Introduction: No Retreat

Vuilniswagendans (City Machine Dance), May 15, 1985. Performance by Mierle Laderman Ukeles, Rotterdam, the Netherlands. Courtesy the artist and Ronald Feldman Fine Arts.

As we stare down the barrel of a Donald Trump presidency, the future looks grim for labor. Our new president is a racist billionaire, with decades of experience in the art of screwing workers. And if his cabinet appointments are any indication, he’ll probably soon be busting unions nationwide. We don’t know what the future holds; Trump is quick to make promises about saving jobs at the same time as he enthuses about so-called “right-to-work” laws and declares that wages are too high. What we do know is that the U.S. workplace will likely look very different in four years’ time, and the left cannot simply go into retreat and hope that there will be anything left at the end of a Trump administration.

Predicting the future of work has become a popular activity in recent years. The robots are coming for our jobs, the prognosticators tell us. It’s inevitable. It’s already begun. Or wait, no, the robots are few and far between, it’s the algorithms we should worry about. Or the case for both has been vastly overstated, and the work we do now is the work we’re stuck with.

We’ve read hundreds of these stories. We know how they go. But the thing they all seem to gloss over is the question at the heart of this section: the question of politics. Even if one could pretend that technology was a natural force with a will of its own, unguided by human hands, history has never been a story of imminent, unavoidable progress. It is determined through struggle, conflict, and of course, labor. And if we’ve learned anything from November’s election, it is that we cannot assume that any particular result is inevitable.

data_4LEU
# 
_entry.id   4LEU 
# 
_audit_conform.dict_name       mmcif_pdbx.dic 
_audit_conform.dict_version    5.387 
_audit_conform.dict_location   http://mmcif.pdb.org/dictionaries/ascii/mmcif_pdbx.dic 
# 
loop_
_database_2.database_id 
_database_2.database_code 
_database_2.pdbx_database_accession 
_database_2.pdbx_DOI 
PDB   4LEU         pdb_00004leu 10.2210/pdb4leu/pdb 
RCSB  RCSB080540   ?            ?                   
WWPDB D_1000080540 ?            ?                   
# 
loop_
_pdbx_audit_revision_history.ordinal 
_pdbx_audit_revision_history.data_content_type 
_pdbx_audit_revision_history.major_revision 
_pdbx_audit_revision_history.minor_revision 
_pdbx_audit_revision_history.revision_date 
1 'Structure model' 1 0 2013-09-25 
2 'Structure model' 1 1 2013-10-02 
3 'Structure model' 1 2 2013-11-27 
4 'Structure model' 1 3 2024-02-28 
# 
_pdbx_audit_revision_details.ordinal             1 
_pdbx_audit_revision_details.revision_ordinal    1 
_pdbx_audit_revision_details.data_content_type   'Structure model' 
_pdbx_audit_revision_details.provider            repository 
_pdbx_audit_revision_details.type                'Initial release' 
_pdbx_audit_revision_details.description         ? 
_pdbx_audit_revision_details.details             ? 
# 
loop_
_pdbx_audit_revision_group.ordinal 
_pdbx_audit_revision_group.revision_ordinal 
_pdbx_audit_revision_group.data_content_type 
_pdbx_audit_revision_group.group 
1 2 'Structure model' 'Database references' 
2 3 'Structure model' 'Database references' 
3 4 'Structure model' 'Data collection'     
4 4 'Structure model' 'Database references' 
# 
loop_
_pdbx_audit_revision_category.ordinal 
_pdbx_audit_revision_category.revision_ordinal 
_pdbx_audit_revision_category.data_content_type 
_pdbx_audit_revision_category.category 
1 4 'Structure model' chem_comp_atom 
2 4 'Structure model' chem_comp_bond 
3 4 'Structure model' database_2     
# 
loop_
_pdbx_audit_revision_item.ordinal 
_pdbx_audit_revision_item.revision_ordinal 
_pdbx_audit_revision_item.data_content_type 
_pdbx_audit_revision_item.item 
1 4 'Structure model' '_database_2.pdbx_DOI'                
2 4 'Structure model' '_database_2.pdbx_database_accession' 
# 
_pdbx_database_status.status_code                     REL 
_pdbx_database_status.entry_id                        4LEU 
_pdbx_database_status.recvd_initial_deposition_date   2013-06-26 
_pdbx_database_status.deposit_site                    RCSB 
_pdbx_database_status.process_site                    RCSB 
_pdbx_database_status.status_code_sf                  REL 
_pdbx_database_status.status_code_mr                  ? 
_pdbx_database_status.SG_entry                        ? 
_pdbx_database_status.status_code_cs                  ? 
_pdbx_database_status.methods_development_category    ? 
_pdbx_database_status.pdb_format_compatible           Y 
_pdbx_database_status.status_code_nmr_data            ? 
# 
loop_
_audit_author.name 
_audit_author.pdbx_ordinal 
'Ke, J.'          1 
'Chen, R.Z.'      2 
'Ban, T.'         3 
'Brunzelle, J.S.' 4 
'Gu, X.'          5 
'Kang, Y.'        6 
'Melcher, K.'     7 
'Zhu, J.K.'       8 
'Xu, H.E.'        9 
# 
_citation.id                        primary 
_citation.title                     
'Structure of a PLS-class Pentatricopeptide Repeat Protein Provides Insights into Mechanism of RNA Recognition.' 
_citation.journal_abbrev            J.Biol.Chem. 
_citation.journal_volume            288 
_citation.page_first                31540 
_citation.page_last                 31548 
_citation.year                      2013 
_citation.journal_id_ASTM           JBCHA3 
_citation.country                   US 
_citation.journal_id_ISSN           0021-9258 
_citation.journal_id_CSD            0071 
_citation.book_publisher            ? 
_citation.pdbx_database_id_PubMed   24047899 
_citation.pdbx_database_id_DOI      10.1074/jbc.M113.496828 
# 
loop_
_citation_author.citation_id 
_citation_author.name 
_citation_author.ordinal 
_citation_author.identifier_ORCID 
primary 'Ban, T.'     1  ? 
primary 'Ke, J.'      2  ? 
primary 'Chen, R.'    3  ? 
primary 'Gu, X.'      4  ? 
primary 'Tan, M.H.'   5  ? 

When we sat down to consider the future of work, then, we decided to set aside the debate over whether, how many, and how fast the robots are coming and concentrate on these questions of politics, of power. Which workers have it, and how do they wield it? Whose work is valued, and how much? Who is a member of the working class these days, and how is that likely to change?

And we decided to think big. Though it might be hard to imagine a more dire political reality than the one we currently face, the shock of the recent election shows there is space for new political ideas. The authors in the following pages set out provocations and strategies to win the future we want, and warn of the futures we might get if we lose these fights.

 

Many younger so-called knowledge workers no longer toil nine to five in a regular office, but spend days and nights in front of their laptops at home or in co-working spaces. The multibillion-dollar corporation WeWork, which leases desks in New York, Tel Aviv, and thirty-two other cities around the world, encourages its members and employees to work and live as if the boundary between the two did not exist. Sound like hell? Kate Aronoff reports on how WeWork’s CEOs are using ideas about community to sell a culture of non-stop work, and finds some unlikely lessons for the left along the way.

The question we kept returning to in this section was: whose work matters? Janaé Bonsu of Black Youth Project 100 (BYP 100) shows how certain workers—including prisoners, sex workers, and those in the drug trade—have been excluded from the basic protections most of us depend on. She argues that this exclusion is tied to this country’s racist past and present, and that to value the work that black people do going forward, we will have to consider reparations for labor that has gone unrecognized.